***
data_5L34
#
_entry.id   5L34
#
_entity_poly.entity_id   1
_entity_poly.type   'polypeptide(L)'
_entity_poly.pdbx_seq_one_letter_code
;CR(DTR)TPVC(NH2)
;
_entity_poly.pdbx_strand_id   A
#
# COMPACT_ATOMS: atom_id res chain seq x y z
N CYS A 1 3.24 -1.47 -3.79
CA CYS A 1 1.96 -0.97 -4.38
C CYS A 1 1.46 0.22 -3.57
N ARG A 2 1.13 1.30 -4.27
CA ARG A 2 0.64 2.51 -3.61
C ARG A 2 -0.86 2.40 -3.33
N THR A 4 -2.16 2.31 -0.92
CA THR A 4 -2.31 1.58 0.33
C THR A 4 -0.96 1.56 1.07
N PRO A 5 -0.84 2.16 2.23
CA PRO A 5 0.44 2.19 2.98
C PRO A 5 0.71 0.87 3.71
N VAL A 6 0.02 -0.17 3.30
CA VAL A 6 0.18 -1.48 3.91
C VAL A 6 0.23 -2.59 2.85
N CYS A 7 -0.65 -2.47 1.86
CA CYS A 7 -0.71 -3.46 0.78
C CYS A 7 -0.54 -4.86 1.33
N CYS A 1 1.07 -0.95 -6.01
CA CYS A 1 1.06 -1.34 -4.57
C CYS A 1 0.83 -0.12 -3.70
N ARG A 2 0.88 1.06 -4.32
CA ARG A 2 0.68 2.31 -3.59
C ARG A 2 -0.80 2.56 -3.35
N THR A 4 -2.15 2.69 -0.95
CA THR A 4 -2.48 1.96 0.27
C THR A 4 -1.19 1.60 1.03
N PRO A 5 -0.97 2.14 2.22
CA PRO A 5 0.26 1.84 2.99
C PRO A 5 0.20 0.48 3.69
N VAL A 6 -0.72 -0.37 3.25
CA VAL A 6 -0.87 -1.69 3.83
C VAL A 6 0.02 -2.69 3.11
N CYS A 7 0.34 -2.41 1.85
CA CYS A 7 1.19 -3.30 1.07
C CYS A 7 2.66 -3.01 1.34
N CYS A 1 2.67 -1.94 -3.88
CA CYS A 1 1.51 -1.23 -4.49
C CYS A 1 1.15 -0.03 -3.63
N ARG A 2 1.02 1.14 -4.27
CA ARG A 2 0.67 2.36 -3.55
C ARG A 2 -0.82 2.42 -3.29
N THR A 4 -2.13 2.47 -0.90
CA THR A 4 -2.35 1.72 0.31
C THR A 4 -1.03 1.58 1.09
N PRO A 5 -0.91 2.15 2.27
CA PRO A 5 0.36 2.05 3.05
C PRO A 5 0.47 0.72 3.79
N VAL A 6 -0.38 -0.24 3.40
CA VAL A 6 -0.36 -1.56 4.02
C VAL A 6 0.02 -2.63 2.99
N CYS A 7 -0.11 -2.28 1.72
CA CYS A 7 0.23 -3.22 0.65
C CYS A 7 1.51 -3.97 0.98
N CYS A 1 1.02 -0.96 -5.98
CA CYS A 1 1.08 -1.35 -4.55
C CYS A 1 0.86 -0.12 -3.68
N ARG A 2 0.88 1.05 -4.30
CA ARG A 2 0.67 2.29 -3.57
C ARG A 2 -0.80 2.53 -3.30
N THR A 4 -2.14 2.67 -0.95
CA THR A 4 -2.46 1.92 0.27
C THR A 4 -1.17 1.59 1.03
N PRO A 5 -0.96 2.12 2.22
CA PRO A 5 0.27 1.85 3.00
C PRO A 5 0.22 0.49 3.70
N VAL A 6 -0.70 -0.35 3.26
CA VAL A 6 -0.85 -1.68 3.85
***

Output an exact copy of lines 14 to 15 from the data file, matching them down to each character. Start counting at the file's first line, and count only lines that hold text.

CA CYS A 1 1.96 -0.97 -4.38
C CYS A 1 1.46 0.22 -3.57